© Robert S. Miller 2011
Wednesday, August 31, 2011
CAT ON A HOT TIN ROOF (1958): “Lies and Mendacity”
It’s not often that we could say that a Tennessee Williams play turned movie would give the viewer a break from reality, but what poses as reality on television in the movies is so stultifying that we need to escape it by watching something with intelligent content. For all of its melodrama, Cat on a Hot Tin Roof seems more authentic than all of the dramas being paraded across theatres as entertainment. With Liz Taylor playing Maggie and Paul Newman playing Brick, we would think we’d be viewing a classic Hollywood romance. Yet it is Burl Ives as Big Daddy that gives the film substance. Big Daddy barrels through the lives of his sons and his wife in such a manner that we barely recognize until the end of this 108 minute film that he is the most emotionally stable character in the film. Big Daddy’s son Brick drinks while Brick’s wife, Maggie, nags her husband to change. Big Daddy’s other son, Gooper (Jack Carson), craves the affection of his father and is jealous of the attention Big Daddy pays towards Brick. Gooper is married to Mae (Madeline Sherwood), who seems only interested in receiving an inheritance from Big Daddy when the old man dies. One has the feeling that Mae is hoping this will occur very soon. And finally there is Big Mama (Judith Anderson), the wife of Big Daddy, who has long endured the tirades of Big Daddy and has no idea how to please her husband.
Big Daddy and Big Mama know there are problems in the marriage of Brick and Maggie since the couple has not delivered to them a grandchild. Big Momma accurately perceives that the lack of a grandchild is not due to infertility but rather Brick’s lack of desire to sleep in the same bed as Maggie. Now in the original play, Brick was plagued by homosexual desires. In the tamed down film version, it’s just that Brick cannot admit his best friend in high school (who ended up committing suicide) was actually a failure as a man. Apparently, in 1958, a blockbuster film could not be made with any inference of homosexual desire. Ultimately, this leaves a gaping hole in an otherwise well done movie.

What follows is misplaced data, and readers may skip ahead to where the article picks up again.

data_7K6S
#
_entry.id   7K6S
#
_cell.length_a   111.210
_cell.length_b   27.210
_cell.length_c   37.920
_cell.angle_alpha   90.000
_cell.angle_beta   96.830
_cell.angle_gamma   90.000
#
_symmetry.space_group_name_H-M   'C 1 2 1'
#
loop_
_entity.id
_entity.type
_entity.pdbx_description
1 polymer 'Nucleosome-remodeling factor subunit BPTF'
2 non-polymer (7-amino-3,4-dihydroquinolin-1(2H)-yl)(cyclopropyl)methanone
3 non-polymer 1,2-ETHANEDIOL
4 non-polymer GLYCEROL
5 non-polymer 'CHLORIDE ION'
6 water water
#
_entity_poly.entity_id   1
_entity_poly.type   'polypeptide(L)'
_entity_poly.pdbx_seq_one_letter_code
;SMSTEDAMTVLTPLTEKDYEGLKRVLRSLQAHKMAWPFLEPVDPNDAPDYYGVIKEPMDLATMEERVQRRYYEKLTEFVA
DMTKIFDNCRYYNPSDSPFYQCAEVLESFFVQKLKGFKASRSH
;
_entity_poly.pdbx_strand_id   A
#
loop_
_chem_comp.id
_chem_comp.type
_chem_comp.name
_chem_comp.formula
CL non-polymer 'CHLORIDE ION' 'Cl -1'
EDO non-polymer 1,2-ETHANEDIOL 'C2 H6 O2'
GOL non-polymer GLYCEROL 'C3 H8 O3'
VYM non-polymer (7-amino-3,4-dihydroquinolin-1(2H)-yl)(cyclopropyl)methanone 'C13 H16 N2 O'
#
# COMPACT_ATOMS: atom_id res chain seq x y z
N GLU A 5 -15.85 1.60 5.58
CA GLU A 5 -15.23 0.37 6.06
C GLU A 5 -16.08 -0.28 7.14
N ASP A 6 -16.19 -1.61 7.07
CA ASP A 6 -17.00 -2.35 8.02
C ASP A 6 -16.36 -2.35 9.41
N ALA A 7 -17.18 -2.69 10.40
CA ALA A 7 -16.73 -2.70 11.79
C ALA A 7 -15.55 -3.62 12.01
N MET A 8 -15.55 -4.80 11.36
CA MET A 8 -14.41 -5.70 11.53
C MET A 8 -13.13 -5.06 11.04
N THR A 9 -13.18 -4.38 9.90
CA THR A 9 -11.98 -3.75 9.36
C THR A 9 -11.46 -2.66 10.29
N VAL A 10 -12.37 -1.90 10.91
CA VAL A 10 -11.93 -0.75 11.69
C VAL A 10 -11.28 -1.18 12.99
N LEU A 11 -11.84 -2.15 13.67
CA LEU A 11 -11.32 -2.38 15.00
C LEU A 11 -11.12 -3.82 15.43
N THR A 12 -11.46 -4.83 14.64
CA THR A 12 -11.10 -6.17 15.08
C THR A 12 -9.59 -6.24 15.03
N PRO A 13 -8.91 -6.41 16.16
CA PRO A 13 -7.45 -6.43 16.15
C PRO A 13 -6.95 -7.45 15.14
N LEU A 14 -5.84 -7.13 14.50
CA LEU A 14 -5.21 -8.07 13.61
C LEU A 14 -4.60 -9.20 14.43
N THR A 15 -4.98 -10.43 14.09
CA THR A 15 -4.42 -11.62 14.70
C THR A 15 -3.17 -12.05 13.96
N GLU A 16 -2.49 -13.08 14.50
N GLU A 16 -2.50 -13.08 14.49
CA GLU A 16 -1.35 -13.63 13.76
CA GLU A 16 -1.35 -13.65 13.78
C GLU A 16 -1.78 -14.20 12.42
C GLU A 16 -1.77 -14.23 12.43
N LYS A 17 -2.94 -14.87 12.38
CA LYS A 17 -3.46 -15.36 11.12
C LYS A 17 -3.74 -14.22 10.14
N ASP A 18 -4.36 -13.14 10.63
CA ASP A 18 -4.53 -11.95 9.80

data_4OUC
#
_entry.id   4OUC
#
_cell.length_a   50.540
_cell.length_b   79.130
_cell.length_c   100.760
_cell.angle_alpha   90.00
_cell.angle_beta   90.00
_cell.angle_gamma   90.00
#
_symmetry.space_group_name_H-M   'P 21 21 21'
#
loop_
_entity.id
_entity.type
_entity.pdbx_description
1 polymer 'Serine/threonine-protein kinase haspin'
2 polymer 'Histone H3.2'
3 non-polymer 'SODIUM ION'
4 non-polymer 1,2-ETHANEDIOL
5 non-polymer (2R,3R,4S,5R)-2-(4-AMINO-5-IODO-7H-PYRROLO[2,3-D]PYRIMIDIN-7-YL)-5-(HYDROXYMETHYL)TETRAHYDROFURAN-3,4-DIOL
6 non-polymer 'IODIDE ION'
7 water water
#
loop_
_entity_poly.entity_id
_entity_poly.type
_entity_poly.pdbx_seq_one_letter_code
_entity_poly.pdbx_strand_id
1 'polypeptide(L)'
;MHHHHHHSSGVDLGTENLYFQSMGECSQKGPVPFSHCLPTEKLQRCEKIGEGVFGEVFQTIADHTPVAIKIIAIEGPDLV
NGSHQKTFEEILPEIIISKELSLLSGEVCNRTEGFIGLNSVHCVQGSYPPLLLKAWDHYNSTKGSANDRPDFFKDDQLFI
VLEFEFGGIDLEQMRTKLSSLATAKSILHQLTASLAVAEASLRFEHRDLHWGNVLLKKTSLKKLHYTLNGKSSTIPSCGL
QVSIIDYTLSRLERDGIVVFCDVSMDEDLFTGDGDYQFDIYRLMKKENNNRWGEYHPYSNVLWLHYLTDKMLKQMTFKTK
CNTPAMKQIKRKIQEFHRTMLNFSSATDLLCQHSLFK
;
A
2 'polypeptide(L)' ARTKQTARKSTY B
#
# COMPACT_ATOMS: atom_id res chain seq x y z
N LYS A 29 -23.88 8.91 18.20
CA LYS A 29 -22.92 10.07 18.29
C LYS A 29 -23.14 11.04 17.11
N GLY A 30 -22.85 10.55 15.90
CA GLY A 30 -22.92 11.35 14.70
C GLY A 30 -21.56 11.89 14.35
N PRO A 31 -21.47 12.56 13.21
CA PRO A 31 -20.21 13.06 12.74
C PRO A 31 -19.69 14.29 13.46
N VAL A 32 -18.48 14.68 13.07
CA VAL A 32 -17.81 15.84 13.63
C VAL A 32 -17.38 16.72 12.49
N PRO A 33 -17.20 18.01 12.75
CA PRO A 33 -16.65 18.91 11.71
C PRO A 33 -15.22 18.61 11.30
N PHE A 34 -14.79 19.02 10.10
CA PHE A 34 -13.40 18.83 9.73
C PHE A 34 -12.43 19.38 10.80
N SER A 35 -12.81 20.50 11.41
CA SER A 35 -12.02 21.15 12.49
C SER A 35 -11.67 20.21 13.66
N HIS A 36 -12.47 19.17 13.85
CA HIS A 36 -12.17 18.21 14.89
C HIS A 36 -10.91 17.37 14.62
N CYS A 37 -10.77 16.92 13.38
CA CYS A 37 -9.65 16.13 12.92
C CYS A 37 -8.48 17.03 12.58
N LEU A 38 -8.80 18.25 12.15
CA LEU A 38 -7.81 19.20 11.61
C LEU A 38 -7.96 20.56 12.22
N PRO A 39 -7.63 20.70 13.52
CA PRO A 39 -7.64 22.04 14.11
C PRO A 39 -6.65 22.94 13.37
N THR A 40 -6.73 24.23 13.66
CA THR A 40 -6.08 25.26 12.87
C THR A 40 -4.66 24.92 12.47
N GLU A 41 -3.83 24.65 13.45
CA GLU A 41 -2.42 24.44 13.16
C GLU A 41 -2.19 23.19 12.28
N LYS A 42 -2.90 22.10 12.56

Anyway, Big Daddy comes to the rescue. Though suffering from cancer (kept hidden from Big Daddy until Brick crudely reveals the prognosis), Big Daddy provides Brick with an example of facing up to all of the “lies and mendacity” that the remainder of the family tries to thwart upon him. Gooper in the end even admits that the example of his father is more important to him than any estate. Inspired, Brick takes Maggie to bed and we can presume that a child will soon be born to the couple. Big Daddy then takes Big Mama on his last look around of his vast estate.
There is a problem with the film with such major quarrels and resentments being resolved so neatly by the overbearing father. The director, Richard Brooks, and the screenwriter, James Poe, so drastically altered the script of the original play that one wonders why everyone in the film is basically screaming at each other from beginning to almost the end of the movie. The theme of the film is simple: at some point we need to quit lying to each other. With each lie, our problems are only exasperated. Unfortunately, I would say there is something disingenuous in presenting a theme in this way while the filmmakers shy away from a major theme in the Tennessee Williams’ play.
Elia Kazan did a similar thing in A Streetcar Named Desire, another Tennessee Williams play filmed in 1951, where the seduction of a young man by Blanche and the sexual attraction of Stella and Stanley are suppressed in the film. Yet nevertheless, Streetcar remains one of the greatest movies ever filmed because so much more was revealed in this film than anything ever released in Hollywood before. Cat on a Hot Tin Roof is not that good because the storyline is so changed. What saves the film is that each actor plays his or her character so well that we believe the antagonism to be real for whatever reason that it was brought on. Maggie, despite looking so lovely, often comes across as shrill. The two sons understandably are frightened by their father’s dominance and seem unable to ever please him. And Big Daddy is repulsed by the dishonesty of his family – the family in this case representing society in general.
August 31, 2011
© Robert S. Miller 2011